(i) identify chiral centres and/or cis-trans isomerism in a molecule of given structural formula

Organic structure: Summary of homologous series, functional groups

Organic chemistry reactions & mechanisms - an introduction and technical terms explained

Functional Groups - Qualitative Analysis Tests for organic functional groups (use alphabetical index)

Isomerism - structural isomerism - general definition - examples of types

Molecular structure - shapes of organic molecules and bond angles

Isomerism - introduction to stereoisomerism

Isomerism - E/Z and cis/trans stereoisomerism

Isomerism - R/S Optical Isomerism

Spotting Optical Isomers (sorry, hand written!) (answers)

Alkanes - molecular structure and naming (with quizzes)

Alkanes - Multiple choice Quiz on the structure and naming (nomenclature) of ALKANES

Alkanes - Type in name  Quiz on the structure & naming of ALKANES (and naming cycloalkanes)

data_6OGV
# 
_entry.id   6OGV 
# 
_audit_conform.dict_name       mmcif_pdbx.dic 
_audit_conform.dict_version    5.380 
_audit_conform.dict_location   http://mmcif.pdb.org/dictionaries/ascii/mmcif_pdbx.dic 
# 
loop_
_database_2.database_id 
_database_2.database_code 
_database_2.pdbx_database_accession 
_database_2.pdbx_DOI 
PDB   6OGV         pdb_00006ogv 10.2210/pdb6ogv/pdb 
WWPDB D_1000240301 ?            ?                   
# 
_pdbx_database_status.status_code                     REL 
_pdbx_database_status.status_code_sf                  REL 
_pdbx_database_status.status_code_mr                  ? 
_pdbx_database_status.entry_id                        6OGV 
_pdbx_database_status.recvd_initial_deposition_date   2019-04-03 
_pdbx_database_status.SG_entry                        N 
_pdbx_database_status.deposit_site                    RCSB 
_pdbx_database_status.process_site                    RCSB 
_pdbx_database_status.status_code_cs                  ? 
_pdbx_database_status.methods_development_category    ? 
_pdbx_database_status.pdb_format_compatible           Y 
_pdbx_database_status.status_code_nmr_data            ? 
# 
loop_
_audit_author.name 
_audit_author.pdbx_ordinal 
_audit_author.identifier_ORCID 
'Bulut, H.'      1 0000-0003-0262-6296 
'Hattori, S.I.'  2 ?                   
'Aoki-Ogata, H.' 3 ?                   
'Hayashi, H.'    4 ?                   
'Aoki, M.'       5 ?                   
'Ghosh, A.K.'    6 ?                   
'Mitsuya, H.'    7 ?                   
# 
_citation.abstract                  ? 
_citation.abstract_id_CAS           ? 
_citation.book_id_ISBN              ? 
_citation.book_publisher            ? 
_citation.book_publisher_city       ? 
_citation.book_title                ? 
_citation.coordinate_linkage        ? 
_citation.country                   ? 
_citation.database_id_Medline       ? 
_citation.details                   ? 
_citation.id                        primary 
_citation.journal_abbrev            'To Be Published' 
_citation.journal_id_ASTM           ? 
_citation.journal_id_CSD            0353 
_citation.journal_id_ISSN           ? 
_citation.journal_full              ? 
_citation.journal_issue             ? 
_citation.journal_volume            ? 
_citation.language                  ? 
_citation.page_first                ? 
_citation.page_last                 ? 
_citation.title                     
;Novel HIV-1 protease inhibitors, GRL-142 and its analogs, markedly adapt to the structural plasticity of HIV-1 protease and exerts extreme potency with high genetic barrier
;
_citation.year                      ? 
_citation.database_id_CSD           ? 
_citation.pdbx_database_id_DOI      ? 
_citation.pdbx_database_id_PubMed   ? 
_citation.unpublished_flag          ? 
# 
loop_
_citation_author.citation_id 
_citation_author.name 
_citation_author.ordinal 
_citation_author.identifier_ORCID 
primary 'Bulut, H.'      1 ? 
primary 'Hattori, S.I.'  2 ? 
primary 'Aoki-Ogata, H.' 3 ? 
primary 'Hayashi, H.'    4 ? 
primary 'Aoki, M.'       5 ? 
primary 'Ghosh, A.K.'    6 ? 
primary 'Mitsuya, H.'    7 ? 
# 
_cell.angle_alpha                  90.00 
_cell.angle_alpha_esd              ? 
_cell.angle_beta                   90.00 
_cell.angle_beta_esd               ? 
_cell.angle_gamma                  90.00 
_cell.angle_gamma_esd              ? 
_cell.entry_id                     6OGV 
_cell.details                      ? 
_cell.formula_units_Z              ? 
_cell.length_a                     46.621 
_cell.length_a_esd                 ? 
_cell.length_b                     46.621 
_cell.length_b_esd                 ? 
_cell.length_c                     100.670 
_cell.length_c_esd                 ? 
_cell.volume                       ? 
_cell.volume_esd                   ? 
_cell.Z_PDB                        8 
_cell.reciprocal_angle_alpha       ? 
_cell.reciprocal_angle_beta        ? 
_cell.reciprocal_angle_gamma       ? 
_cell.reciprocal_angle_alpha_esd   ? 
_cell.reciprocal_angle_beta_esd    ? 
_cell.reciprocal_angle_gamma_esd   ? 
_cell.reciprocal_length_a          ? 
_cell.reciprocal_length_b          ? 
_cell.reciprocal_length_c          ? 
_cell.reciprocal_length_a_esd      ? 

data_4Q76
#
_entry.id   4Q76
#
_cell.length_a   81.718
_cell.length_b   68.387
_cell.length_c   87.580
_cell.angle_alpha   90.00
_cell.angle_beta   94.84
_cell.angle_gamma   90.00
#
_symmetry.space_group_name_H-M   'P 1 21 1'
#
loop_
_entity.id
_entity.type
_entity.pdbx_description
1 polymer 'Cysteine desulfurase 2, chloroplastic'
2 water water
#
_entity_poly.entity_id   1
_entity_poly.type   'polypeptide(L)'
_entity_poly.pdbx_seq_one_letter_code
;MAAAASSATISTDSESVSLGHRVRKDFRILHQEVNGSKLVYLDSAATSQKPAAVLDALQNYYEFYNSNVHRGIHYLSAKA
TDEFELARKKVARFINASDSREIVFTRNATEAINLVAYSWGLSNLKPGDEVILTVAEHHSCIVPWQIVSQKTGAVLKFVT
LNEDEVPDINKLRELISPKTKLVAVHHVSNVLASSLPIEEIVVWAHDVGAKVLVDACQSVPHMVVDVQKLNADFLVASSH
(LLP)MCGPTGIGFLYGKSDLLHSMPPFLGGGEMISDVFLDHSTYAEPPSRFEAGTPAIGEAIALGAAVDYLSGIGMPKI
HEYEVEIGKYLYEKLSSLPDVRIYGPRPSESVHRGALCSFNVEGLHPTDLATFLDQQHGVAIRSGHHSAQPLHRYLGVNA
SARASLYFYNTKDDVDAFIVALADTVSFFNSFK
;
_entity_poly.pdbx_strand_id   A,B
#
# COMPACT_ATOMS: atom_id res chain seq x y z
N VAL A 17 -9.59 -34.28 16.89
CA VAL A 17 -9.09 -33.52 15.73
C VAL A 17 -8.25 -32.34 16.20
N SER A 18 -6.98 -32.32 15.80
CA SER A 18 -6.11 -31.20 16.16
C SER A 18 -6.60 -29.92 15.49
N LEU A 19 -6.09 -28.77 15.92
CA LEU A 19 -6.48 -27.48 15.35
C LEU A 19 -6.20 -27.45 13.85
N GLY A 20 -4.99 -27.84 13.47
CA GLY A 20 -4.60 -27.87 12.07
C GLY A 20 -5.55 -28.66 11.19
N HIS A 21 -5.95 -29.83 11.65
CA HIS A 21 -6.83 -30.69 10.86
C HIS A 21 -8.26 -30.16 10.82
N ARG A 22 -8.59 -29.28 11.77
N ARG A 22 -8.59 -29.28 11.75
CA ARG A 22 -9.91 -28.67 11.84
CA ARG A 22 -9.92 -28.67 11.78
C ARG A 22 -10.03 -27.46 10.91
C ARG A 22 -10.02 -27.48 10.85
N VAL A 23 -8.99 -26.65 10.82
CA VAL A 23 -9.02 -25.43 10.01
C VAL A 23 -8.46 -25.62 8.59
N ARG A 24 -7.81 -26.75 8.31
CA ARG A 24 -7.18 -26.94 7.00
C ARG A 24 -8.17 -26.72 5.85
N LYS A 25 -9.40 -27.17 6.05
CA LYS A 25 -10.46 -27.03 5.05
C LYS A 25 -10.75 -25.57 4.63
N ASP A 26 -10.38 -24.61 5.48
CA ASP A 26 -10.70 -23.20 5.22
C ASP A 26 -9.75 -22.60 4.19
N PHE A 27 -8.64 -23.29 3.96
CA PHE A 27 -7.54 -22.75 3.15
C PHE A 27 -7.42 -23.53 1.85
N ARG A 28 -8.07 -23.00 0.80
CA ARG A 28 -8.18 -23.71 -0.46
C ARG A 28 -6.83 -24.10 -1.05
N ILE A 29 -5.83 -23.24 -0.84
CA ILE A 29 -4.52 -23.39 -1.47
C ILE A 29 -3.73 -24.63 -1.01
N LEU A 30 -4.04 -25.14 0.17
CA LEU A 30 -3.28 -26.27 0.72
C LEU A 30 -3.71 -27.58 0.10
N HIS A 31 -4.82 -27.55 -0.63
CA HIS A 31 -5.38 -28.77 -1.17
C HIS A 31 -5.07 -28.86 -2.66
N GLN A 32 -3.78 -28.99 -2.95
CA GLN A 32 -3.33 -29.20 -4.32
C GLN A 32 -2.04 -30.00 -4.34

Alkenes - molecular structure and naming (with quizzes)

Alkenes - Multiple choice Quiz on their structure and naming

Alkenes - Type in name Quiz on their nomenclature

Aromatic chemistry: Structure of molecules and nomenclature

Type in name Quiz on the nomenclature of AROMATIC COMPOUNDS

Matching pair quiz on hydrocarbon structure

Halogenoalkanes - naming and structure (3 linked pages and quizzes, haloalkanes = halogenoalkanes!)

Halogenoalkanes - Multiple choice Quiz on their structure and naming (nomenclature)

Halogenoalkanes - Type in name Quiz on their nomenclature

Alcohols (and ethers) - molecular structure and naming (2 linked pages, with quizzes)

Alcohols - Multiple choice Quiz on their structure and naming

Alcohols - Type in name Quiz on their nomenclature

Carboxylic acids & derivatives: Their structure and naming (and quizzes)

Carboxylic acids & derivatives: Type in name Quiz on their structure and nomenclature

Carboxylic acids & derivatives: Type in name Quiz on their structure and  nomenclature

Structure, Classification & Naming of Organic Nitrogen Compounds, including nomenclature of isomers

Multiple choice quiz on the classification, structure and naming of organic nitrogen compounds